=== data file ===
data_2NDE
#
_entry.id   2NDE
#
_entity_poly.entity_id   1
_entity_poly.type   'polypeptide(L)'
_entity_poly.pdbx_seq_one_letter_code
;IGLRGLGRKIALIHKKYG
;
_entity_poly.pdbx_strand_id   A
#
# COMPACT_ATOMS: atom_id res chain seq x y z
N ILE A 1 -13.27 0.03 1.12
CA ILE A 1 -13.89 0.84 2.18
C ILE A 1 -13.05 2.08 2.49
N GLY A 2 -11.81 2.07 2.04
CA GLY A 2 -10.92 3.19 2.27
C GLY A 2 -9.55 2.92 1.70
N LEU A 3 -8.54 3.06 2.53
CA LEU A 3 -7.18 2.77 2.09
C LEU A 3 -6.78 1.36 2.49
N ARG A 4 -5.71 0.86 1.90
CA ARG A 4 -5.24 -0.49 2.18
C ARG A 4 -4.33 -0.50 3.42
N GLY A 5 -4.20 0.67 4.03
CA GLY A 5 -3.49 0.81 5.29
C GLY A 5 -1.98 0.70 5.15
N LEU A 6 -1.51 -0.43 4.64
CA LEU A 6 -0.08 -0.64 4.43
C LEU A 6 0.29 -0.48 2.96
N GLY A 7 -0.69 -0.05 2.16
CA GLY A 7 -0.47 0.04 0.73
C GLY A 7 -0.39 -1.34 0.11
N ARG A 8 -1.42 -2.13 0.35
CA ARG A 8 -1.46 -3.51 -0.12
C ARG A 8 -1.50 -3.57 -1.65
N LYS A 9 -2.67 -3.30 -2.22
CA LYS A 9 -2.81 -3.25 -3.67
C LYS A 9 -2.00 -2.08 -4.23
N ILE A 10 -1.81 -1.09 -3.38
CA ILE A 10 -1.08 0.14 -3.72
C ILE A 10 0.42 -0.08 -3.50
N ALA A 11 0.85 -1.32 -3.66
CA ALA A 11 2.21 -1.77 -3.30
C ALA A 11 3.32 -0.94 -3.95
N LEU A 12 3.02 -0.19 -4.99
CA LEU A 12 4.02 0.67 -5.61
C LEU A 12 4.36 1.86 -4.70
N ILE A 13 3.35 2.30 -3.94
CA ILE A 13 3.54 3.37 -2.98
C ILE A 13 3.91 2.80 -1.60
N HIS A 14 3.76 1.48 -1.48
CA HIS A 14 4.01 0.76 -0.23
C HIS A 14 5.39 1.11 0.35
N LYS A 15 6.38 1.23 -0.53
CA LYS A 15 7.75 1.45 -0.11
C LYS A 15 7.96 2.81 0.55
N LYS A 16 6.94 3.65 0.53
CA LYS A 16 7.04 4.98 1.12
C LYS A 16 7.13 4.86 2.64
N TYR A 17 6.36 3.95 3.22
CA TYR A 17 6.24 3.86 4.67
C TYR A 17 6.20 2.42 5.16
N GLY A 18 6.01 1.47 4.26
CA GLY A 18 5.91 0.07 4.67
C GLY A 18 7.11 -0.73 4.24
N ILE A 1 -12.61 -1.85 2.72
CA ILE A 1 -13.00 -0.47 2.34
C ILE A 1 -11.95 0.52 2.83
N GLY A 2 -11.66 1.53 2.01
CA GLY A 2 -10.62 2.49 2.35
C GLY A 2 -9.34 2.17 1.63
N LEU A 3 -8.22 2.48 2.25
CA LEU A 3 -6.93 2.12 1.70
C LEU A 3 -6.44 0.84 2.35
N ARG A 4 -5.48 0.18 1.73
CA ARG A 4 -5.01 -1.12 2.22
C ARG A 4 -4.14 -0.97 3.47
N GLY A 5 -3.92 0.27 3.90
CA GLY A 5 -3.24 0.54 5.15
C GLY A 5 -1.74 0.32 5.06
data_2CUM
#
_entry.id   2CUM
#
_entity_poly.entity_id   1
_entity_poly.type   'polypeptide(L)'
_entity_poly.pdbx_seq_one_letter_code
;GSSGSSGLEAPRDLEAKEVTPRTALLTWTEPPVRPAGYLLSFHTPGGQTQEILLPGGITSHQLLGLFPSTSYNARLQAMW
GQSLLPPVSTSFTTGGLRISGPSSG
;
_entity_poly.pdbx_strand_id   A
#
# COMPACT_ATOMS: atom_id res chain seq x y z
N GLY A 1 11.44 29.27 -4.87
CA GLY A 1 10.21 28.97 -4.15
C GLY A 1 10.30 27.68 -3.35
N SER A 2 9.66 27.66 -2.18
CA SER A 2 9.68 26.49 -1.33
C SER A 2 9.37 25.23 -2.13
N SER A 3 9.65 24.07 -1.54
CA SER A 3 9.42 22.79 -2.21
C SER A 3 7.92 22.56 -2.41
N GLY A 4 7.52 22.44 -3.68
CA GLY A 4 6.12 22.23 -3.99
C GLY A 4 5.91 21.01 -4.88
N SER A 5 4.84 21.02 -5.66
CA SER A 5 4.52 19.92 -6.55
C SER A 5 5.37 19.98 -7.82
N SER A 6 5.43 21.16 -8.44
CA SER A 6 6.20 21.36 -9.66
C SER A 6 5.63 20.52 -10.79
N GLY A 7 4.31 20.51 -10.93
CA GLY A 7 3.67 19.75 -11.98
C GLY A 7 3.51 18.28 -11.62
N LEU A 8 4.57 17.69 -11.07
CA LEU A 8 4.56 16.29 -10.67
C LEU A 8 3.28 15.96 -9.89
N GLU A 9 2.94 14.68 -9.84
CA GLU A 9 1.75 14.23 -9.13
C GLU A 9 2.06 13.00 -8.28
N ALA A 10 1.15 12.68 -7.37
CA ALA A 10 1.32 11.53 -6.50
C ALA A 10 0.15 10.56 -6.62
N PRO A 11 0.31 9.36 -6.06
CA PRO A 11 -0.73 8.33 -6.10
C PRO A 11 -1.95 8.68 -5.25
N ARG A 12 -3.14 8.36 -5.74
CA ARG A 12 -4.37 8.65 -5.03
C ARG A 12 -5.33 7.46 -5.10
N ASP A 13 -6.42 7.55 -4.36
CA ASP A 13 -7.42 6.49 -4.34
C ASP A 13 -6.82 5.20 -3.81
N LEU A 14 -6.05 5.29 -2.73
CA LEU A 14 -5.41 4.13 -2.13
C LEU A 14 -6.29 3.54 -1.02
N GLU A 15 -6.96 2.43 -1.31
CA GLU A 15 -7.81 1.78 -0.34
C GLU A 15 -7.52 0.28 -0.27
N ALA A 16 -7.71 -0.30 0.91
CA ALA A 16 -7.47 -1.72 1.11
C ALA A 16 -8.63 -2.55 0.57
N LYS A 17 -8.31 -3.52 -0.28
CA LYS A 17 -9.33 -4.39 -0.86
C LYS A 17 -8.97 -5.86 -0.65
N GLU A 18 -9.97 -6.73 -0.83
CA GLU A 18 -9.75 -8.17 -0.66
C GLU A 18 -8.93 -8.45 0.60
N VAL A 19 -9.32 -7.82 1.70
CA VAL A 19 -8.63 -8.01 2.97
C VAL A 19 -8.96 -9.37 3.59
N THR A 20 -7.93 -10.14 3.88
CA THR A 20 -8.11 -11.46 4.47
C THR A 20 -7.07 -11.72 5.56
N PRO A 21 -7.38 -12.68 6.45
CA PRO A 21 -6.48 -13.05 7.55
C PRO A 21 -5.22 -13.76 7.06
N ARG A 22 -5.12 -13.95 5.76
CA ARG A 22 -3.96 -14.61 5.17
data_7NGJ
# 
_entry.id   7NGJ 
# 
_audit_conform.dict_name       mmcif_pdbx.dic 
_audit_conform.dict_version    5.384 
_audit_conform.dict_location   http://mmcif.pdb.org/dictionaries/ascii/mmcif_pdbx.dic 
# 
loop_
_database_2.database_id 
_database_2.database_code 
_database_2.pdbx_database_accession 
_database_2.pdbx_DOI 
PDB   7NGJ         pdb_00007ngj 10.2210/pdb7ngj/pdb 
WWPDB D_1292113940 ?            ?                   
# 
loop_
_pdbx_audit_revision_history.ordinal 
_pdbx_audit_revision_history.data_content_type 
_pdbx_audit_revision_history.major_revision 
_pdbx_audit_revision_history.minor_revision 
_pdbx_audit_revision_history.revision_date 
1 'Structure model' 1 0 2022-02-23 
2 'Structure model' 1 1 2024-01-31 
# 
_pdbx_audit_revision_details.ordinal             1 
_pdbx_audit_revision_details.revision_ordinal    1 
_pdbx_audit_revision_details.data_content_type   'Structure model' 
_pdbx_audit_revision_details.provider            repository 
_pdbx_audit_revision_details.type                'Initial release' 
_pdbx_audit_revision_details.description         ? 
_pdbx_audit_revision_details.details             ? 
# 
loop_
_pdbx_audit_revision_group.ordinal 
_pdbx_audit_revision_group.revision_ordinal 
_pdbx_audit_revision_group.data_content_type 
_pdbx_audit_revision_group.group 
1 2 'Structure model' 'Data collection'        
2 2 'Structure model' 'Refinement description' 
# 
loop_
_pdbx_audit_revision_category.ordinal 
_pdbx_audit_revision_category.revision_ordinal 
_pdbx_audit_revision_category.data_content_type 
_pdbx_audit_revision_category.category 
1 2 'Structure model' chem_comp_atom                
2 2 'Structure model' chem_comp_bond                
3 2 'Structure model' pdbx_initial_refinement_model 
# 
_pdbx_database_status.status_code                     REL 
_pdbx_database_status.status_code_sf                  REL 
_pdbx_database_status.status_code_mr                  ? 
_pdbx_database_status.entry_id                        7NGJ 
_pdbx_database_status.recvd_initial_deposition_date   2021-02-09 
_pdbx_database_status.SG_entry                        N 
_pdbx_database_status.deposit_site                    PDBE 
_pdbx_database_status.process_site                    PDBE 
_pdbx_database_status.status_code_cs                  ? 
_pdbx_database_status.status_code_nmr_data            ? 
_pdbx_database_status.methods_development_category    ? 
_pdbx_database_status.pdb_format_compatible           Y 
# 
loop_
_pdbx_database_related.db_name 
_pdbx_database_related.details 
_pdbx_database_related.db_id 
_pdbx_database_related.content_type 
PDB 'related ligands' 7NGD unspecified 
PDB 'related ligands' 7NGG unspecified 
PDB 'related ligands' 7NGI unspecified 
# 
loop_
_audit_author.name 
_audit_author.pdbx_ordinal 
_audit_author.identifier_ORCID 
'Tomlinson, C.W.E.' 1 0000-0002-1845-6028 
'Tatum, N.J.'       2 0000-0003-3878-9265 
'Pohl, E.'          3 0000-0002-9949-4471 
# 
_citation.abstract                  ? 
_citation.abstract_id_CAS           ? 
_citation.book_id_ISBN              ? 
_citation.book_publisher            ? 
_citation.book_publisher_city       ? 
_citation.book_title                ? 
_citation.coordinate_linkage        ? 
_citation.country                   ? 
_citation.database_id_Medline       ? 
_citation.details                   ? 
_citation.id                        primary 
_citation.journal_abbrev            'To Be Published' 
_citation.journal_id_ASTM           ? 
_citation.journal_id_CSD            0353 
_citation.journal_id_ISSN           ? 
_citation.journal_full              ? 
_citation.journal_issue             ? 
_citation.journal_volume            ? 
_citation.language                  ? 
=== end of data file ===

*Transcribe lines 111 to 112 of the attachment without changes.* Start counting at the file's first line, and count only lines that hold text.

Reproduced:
CA SER A 6 6.20 21.36 -9.66
C SER A 6 5.63 20.52 -10.79